BROOKSVILLE — As a political newcomer, Lynn Dostal has a singular goal: make state Rep. Jimmie T. Smith a one-term member of the Florida House of Representatives.
Dostal, a 70-year-old exceptional education teacher from Homosassa, is so determined to send the Inverness Republican packing that he's willing to drop out of the race if he wins the Democratic primary for State House District 34. The district includes all of Citrus County and the portion of Hernando west of the Suncoast Parkway and north of State Road 50.
Dropping out sounds like an unorthodox strategy, but stepping aside might be necessary now that the ballot features a well-known former senator and another Democrat at the center of a conspiracy theory, Dostal says.
"The stronger horse is going to have to pull the wagon," he said.
That stronger horse, he said, is probably Nancy Argenziano, who represented Citrus County in the state Senate and later made headlines as an outspoken member of the Public Services Commission. A former Republican who is now running as an independent, Argenziano jumped into the race in March. Dostal announced shortly after that he was suspending his campaign because he supports Argenziano and her populist bent.
"She is a person of integrity who fights for the people of her jurisdiction," Dostal said.
When Argenziano filed, Dostal was the only Democrat in the race, which means he would have gone straight to the general election ballot along her and Smith, who has no Republican opponent. A Democrat would surely pull votes from Argenziano, Dostal says. Better to let her fight Smith one-on-one.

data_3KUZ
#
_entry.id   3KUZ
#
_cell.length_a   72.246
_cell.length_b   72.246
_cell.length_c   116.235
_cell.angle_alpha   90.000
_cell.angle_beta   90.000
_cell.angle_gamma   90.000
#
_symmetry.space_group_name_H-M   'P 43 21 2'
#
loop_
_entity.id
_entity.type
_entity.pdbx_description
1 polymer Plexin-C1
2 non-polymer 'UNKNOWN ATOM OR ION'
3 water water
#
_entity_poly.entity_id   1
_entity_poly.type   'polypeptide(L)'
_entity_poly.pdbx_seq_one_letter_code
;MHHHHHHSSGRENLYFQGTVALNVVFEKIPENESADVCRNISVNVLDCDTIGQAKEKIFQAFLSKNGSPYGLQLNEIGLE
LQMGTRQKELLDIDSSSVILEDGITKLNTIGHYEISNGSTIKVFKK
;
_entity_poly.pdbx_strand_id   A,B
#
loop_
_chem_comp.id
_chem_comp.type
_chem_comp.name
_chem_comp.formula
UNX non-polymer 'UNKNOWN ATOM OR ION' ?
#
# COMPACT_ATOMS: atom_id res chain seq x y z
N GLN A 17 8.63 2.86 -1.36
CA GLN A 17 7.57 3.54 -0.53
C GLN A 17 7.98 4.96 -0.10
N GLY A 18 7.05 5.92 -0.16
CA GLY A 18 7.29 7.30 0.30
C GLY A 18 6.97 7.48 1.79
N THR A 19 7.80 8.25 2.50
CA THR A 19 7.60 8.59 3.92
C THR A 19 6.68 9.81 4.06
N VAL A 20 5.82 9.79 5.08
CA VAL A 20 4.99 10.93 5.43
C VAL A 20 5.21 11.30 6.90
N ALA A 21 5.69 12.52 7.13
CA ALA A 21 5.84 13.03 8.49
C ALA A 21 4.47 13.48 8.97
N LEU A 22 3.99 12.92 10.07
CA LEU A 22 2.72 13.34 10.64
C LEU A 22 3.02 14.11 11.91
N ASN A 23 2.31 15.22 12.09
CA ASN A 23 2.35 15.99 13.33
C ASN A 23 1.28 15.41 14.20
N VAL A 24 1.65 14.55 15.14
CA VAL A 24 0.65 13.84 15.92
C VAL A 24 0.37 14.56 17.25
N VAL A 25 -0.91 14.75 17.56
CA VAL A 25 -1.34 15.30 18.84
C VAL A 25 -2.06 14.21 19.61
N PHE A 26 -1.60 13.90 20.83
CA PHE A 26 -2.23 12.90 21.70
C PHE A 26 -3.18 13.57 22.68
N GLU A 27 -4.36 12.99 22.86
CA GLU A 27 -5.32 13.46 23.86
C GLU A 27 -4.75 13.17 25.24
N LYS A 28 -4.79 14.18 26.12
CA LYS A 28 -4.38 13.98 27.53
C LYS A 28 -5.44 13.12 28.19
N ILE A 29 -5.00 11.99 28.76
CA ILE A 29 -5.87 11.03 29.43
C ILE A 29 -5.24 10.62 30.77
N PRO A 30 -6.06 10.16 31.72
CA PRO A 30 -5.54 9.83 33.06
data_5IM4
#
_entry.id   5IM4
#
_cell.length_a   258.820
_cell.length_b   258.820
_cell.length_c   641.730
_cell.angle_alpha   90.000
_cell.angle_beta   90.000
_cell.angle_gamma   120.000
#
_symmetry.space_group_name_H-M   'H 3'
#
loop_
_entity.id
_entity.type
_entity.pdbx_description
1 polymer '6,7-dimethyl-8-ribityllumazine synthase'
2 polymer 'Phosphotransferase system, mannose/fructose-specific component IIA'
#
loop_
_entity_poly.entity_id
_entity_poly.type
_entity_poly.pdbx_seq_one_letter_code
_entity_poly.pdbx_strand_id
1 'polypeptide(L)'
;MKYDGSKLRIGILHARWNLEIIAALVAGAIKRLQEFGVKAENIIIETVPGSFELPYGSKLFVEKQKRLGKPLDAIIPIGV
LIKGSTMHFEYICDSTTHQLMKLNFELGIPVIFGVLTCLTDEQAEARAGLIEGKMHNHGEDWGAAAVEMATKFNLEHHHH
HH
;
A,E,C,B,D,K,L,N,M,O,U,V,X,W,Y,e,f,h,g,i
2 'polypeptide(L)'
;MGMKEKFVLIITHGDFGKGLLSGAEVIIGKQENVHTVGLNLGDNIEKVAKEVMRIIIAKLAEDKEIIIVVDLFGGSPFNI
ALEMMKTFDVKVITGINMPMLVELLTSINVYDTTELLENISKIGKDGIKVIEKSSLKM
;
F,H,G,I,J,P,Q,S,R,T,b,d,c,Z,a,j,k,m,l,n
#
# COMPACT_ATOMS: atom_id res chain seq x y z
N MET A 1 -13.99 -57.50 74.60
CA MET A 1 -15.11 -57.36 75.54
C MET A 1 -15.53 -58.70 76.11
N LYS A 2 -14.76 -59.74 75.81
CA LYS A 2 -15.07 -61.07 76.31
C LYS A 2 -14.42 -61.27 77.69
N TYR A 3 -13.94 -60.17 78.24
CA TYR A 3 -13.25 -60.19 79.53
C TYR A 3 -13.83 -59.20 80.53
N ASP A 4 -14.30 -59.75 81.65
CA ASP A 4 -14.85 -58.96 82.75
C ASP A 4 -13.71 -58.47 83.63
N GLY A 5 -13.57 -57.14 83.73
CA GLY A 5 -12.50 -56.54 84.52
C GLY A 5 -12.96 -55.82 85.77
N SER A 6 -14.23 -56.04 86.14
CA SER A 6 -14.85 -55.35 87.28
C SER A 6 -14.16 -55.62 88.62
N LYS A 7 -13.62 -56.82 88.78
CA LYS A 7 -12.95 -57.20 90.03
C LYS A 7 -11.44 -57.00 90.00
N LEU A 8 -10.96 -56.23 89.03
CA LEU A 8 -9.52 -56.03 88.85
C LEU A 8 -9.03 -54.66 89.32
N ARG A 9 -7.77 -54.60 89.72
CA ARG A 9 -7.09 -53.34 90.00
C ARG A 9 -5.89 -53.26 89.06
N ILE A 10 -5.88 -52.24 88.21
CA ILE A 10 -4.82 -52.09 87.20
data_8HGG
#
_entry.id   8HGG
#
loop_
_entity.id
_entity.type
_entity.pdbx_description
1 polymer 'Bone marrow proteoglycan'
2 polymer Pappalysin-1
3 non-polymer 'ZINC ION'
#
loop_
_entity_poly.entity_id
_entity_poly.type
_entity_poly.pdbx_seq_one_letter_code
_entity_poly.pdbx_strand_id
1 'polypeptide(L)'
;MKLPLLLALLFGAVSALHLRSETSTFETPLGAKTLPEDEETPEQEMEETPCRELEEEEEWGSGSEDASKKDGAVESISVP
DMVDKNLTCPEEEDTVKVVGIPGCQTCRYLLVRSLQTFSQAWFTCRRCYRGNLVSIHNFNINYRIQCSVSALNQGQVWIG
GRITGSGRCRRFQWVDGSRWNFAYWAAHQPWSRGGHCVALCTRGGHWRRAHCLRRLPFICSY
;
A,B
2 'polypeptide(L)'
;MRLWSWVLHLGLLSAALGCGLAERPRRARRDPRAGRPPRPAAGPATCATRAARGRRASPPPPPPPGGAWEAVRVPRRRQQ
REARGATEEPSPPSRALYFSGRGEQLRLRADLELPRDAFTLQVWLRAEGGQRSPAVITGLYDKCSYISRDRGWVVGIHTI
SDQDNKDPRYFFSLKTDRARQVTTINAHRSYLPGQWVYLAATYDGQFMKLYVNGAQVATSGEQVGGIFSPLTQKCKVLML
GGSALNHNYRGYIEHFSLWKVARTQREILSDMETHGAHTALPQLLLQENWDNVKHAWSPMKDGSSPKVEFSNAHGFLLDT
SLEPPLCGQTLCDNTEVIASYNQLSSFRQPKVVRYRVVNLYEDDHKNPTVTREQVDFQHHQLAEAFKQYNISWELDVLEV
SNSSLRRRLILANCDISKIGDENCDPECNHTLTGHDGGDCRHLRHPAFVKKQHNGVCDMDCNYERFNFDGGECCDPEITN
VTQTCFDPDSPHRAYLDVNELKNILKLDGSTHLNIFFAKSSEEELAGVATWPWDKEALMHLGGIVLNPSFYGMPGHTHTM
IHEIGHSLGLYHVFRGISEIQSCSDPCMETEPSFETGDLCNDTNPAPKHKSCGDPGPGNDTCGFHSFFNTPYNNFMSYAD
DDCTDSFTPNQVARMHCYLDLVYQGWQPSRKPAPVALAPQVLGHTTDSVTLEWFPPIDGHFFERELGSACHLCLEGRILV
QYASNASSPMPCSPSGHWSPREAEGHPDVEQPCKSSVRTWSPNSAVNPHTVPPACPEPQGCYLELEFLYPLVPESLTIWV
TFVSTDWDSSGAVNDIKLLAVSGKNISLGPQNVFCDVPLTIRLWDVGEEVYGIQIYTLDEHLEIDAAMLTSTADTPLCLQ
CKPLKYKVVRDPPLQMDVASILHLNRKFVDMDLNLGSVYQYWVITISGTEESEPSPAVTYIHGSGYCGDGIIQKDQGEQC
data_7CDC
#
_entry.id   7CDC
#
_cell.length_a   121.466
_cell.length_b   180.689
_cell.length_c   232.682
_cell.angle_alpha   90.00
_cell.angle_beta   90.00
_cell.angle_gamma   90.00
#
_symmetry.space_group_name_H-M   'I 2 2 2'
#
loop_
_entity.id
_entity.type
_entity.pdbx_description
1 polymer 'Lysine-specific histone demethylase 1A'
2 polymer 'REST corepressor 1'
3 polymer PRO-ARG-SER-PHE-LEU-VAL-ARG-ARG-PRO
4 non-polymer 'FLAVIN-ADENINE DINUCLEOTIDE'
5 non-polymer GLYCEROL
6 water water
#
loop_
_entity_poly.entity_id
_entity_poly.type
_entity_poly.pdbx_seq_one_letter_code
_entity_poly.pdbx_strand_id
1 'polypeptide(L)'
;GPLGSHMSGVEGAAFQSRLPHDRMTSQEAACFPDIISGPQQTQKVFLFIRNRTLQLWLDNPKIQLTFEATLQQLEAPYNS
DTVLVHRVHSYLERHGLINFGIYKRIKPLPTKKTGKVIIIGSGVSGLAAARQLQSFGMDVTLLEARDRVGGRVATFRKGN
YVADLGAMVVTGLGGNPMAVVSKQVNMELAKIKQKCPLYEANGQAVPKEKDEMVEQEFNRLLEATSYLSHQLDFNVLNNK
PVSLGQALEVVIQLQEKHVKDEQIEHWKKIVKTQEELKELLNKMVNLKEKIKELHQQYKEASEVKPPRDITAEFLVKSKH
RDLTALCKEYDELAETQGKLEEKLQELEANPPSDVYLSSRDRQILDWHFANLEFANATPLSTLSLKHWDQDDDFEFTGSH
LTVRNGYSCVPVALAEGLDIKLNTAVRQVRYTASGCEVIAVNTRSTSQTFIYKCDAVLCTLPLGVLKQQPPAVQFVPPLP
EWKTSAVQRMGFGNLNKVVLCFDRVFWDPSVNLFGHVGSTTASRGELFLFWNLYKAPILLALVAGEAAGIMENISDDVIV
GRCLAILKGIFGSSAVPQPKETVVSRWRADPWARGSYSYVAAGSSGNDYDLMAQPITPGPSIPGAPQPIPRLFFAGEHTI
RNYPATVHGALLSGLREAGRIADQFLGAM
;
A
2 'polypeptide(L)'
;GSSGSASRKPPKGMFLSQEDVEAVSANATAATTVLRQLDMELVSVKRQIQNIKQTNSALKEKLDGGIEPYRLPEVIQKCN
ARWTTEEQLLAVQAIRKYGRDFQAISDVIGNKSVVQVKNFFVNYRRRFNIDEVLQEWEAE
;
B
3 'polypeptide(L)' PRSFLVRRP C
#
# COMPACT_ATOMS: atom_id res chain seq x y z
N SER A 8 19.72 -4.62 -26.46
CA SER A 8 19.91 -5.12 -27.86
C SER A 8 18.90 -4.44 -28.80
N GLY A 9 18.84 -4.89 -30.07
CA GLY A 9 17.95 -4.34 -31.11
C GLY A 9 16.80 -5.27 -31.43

Then a 24-year-old auto repair technician from Homosassa named Robert Goocher filed to run for the seat. A political newcomer, Goocher was an unknown to local Democratic party officials. Dostal and other Democrats soon began to suspect that Goocher was a plant by Smith supporters who seek to blunt the threat that Argenziano poses.
The theory: When Dostal announced in April that he was suspending his campaign, Smith supporters decided to make sure a Democrat is on the ballot to pull votes from Argenziano.
"He would be a spoiler, or try to be a spoiler," Dostal said.
Goocher has not returned numerous messages left by the Tampa Bay Times in the weeks since he filed to run.
His failure to return reporters' calls, Dostal and other Democrats say, is just one of several facts that raise suspicions.
Though completely unknown, Goocher has not reached out to Democratic officials in Hernando or Citrus counties. He's not a member of any groups or clubs and has not attended any meetings, said Roz Odell, chairwoman of the Citrus County Democratic Executive Committee. Odell said she'd heard the theory that Goocher was a plant but wouldn't comment on it.
Steve Zeledon, chairman of the Hernando DEC, is openly skeptical of Goocher's campaign.
"The fact he hasn't contacted me and hasn't been willing to approach the Democrats here in Hernando County leads me to suspect he's not a full fledged candidate," Zeledon said.
According to his Facebook page, Goocher is single, a Spring Hill native and a 2005 graduate of Lecanto High School. He has been a registered Democrat since 2006 and turned 19 in February of that year, but he has not voted once since then, records show.
On financial disclosure forms filed with the state, Goocher lists his net worth at $3,000 and his 1993 GMC Sierra truck as his only asset. He listed no debt. As a technician at Bob's Car Care, his father's business in Inverness, Goocher earned $19,200 last year. To qualify for the race, he paid $1,781.82.